Center for Hope celebrates joy

It’s time to “ring in the new.” A new year, a new start, a clean slate.

Family Recovery Center’s Oxford House has been given a new name: The Eloise V. Traina Center for Hope, named for Eloise V. Traina, former executive director for FRC.

“A lot of people find hope here,” Mrs. Traina said, walking through the center to talk about the past, the present and the future of the site. “People find joy here.” She may have retired as executive director of Family Recovery Center in Lisbon but she still is involved in promoting recovery.

Salem businessman Robert Nuckols founded Oxford House, Mrs. Traina explained. In 2003 he was recognized for his contributions to recovery from substance abuse. He remodeled the house for six to eight male residents in recovery. They lived on-site for 30 to 60 days of treatment to get a better grasp on their recovery. One person handled the finances. Everyone contributed to maintaining the home.

Eventually Nuckols turned the facility over to Family Recovery Center. Under Mrs. Traina’s leadership, a federal grant was gained, the house was again remodeled. Donations also have been granted to FRC for facility improvements from places like the Salem Community Foundation.

About 12 years ago Oxford House ceased residential services. Ever since the facility has become a meeting place for Alcoholics Anonymous (AA), NAMI (National Alliance on Mental Illness) and Heroin Anonymous (HA). Fourteen support groups meet weekly, including two on Sundays. (It is not uncommon for Mrs. Traina to be there with encouragement and support.) A meditation meeting is held on Saturday nights, recently celebrating the 6th anniversary of the start of the meditation group. For a schedule of support meetings and times that they meet, visit

Jan Woodley, a contract employee of FRC, elaborated on The Grapevine. In 1944, The Grapevine magazine began publication. It was an AA meeting in print for people who couldn’t get to a meeting. These days, The Grapevine group meets to read the old issues of the magazine. They have learned that nothing has really changed between the long ago and now, that, “The process works the same,” Woodley said.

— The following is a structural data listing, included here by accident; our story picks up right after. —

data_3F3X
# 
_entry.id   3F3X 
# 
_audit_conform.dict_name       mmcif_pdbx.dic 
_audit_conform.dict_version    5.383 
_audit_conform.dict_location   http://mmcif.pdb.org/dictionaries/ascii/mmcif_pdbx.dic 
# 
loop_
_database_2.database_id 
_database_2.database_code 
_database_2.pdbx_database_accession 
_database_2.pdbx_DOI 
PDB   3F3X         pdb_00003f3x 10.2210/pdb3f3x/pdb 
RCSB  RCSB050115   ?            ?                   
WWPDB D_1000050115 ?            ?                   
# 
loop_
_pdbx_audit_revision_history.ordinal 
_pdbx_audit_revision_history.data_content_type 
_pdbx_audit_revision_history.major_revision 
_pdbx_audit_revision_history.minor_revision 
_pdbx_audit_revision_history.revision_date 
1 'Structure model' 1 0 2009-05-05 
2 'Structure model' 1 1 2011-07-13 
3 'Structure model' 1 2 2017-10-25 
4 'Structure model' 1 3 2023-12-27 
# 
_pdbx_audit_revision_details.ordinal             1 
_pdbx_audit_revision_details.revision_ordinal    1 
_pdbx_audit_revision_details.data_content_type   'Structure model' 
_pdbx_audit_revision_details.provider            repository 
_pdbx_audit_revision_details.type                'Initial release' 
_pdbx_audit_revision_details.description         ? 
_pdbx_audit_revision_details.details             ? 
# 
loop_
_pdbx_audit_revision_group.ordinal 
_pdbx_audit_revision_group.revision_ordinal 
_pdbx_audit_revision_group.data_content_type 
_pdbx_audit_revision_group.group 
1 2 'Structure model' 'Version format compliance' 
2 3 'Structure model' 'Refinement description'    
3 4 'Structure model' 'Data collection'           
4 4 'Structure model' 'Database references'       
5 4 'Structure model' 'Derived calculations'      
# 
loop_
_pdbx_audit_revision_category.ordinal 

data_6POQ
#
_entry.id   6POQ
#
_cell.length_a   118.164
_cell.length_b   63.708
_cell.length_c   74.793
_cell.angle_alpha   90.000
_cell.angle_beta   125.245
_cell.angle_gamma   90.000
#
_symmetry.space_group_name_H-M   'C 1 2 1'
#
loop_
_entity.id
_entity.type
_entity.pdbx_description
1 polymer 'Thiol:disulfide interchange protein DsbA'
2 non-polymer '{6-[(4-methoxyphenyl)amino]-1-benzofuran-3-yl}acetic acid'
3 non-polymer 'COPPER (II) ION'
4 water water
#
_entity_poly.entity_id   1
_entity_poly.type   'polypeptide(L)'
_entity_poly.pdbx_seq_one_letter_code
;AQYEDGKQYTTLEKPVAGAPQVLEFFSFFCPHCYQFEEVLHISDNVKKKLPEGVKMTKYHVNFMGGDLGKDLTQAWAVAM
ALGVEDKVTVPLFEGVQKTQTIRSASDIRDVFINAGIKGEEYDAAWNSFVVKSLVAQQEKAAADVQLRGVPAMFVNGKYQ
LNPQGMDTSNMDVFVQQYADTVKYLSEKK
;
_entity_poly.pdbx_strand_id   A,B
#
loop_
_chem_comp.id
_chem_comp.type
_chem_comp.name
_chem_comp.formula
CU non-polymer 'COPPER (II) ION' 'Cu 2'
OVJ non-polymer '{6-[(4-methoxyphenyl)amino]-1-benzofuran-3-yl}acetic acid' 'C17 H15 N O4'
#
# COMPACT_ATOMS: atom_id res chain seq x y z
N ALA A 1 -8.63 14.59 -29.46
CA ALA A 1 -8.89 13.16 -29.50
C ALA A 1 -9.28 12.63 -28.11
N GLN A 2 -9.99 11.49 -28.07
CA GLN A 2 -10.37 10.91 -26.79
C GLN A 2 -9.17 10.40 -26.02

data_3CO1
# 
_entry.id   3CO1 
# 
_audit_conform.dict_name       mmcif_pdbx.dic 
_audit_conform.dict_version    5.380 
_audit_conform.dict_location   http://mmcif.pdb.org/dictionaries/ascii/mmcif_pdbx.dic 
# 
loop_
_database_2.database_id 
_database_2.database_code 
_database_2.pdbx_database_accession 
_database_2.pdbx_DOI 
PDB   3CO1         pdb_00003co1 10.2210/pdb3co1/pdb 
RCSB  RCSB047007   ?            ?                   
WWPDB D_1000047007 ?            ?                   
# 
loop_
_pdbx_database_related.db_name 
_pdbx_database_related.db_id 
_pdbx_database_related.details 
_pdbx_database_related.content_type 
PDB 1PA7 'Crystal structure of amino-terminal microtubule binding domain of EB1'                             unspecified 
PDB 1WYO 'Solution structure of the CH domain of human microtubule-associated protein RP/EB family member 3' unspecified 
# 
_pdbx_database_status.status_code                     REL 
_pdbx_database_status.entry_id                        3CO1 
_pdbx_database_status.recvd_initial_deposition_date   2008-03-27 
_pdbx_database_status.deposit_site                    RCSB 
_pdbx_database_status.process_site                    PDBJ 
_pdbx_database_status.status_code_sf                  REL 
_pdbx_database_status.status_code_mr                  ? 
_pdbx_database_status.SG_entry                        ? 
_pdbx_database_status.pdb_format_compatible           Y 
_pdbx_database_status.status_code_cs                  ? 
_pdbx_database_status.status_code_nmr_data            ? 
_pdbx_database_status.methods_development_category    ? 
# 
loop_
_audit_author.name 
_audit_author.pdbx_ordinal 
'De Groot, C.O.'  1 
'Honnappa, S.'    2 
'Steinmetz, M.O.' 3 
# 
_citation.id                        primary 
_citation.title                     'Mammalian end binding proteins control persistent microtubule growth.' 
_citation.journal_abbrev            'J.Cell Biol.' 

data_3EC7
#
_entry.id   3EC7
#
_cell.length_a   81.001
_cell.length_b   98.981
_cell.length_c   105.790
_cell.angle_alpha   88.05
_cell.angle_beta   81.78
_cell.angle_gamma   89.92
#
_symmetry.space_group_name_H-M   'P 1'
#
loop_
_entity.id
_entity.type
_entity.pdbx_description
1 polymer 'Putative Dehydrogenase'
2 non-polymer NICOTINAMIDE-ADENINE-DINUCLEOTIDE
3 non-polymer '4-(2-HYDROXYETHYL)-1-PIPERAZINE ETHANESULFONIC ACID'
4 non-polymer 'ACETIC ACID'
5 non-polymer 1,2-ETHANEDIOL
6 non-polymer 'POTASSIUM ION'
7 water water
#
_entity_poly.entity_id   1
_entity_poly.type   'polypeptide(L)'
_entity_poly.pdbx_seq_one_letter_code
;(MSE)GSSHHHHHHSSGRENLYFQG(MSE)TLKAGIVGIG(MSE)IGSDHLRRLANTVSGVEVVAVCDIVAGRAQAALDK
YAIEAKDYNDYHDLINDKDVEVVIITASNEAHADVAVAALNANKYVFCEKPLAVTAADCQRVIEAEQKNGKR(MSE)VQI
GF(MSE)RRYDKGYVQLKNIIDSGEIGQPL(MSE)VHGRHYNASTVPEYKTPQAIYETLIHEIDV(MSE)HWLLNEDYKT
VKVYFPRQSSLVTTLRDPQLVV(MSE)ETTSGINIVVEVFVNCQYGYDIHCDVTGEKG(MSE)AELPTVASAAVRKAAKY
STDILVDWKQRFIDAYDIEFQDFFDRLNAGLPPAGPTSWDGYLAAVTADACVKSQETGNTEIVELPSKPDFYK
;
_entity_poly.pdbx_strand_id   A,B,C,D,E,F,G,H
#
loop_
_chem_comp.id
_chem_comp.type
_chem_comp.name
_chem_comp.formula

All of the major holidays are celebrated at the Center for Hope. In fact, there is a Christmas tree that remains up throughout the year with the decorations changed from holiday to holiday. The house is safe and comfortable, a place of warmth and hope.

Stephen O. Vega, chief executive officer of Family Recovery Center, advises that group and individual counseling for substance abuse and mental health is now available at the Center for Hope. Treatment can be scheduled by calling the Lisbon office. The Center for Hope will be there to continue serving needs of individuals recovering from substance use.

Addiction has no address, but Family Recovery Center does. For more information about the education, prevention and treatment programs for substance abuse and related behavioral issues, contact the agency at 964 N. Market St., Lisbon; phone, 330-424-1468; or e-mail, FRC is funded, in part, by United Way of Northern Columbiana County.